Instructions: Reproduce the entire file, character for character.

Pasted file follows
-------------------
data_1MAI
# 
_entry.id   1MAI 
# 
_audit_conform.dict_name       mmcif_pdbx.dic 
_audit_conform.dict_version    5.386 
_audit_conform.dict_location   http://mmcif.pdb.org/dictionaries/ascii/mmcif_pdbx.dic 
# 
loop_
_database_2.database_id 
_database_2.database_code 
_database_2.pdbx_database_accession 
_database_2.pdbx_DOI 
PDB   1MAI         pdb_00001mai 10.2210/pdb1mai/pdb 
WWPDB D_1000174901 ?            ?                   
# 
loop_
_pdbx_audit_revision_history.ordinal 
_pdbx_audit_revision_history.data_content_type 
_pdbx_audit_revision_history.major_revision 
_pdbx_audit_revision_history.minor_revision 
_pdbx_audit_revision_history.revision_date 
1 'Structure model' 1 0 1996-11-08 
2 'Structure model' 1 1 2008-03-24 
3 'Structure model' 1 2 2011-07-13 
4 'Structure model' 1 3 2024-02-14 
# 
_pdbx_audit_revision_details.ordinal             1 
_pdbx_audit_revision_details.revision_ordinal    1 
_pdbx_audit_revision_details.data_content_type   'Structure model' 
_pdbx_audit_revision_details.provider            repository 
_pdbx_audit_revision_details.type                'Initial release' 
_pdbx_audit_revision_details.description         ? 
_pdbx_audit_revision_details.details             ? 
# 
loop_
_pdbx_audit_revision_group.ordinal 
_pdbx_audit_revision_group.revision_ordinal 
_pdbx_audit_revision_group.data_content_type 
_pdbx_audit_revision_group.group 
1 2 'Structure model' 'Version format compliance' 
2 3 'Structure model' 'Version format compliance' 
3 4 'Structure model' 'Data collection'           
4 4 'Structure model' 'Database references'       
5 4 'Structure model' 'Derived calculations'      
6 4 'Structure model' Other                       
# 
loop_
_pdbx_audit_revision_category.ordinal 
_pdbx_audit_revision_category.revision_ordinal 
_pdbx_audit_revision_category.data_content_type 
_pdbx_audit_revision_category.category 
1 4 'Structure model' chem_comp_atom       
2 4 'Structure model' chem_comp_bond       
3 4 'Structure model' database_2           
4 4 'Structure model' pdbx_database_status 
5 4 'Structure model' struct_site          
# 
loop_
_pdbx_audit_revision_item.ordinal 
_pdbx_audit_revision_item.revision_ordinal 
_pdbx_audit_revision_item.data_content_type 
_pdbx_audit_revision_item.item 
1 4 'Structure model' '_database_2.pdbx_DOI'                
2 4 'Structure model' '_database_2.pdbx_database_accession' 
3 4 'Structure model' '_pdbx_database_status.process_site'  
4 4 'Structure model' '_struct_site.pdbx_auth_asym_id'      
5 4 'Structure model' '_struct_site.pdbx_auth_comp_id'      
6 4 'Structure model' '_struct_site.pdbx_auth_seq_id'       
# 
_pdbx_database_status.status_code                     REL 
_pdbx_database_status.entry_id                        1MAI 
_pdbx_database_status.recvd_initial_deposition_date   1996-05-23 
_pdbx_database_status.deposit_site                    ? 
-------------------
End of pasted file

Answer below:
data_1MAI
# 
_entry.id   1MAI 
# 
_audit_conform.dict_name       mmcif_pdbx.dic 
_audit_conform.dict_version    5.386 
_audit_conform.dict_location   http://mmcif.pdb.org/dictionaries/ascii/mmcif_pdbx.dic 
# 
loop_
_database_2.database_id 
_database_2.database_code 
_database_2.pdbx_database_accession 
_database_2.pdbx_DOI 
PDB   1MAI         pdb_00001mai 10.2210/pdb1mai/pdb 
WWPDB D_1000174901 ?            ?                   
# 
loop_
_pdbx_audit_revision_history.ordinal 
_pdbx_audit_revision_history.data_content_type 
_pdbx_audit_revision_history.major_revision 
_pdbx_audit_revision_history.minor_revision 
_pdbx_audit_revision_history.revision_date 
1 'Structure model' 1 0 1996-11-08 
2 'Structure model' 1 1 2008-03-24 
3 'Structure model' 1 2 2011-07-13 
4 'Structure model' 1 3 2024-02-14 
# 
_pdbx_audit_revision_details.ordinal             1 
_pdbx_audit_revision_details.revision_ordinal    1 
_pdbx_audit_revision_details.data_content_type   'Structure model' 
_pdbx_audit_revision_details.provider            repository 
_pdbx_audit_revision_details.type                'Initial release' 
_pdbx_audit_revision_details.description         ? 
_pdbx_audit_revision_details.details             ? 
# 
loop_
_pdbx_audit_revision_group.ordinal 
_pdbx_audit_revision_group.revision_ordinal 
_pdbx_audit_revision_group.data_content_type 
_pdbx_audit_revision_group.group 
1 2 'Structure model' 'Version format compliance' 
2 3 'Structure model' 'Version format compliance' 
3 4 'Structure model' 'Data collection'           
4 4 'Structure model' 'Database references'       
5 4 'Structure model' 'Derived calculations'      
6 4 'Structure model' Other                       
# 
loop_
_pdbx_audit_revision_category.ordinal 
_pdbx_audit_revision_category.revision_ordinal 
_pdbx_audit_revision_category.data_content_type 
_pdbx_audit_revision_category.category 
1 4 'Structure model' chem_comp_atom       
2 4 'Structure model' chem_comp_bond       
3 4 'Structure model' database_2           
4 4 'Structure model' pdbx_database_status 
5 4 'Structure model' struct_site          
# 
loop_
_pdbx_audit_revision_item.ordinal 
_pdbx_audit_revision_item.revision_ordinal 
_pdbx_audit_revision_item.data_content_type 
_pdbx_audit_revision_item.item 
1 4 'Structure model' '_database_2.pdbx_DOI'                
2 4 'Structure model' '_database_2.pdbx_database_accession' 
3 4 'Structure model' '_pdbx_database_status.process_site'  
4 4 'Structure model' '_struct_site.pdbx_auth_asym_id'      
5 4 'Structure model' '_struct_site.pdbx_auth_comp_id'      
6 4 'Structure model' '_struct_site.pdbx_auth_seq_id'       
# 
_pdbx_database_status.status_code                     REL 
_pdbx_database_status.entry_id                        1MAI 
_pdbx_database_status.recvd_initial_deposition_date   1996-05-23 
_pdbx_database_status.deposit_site                    ? 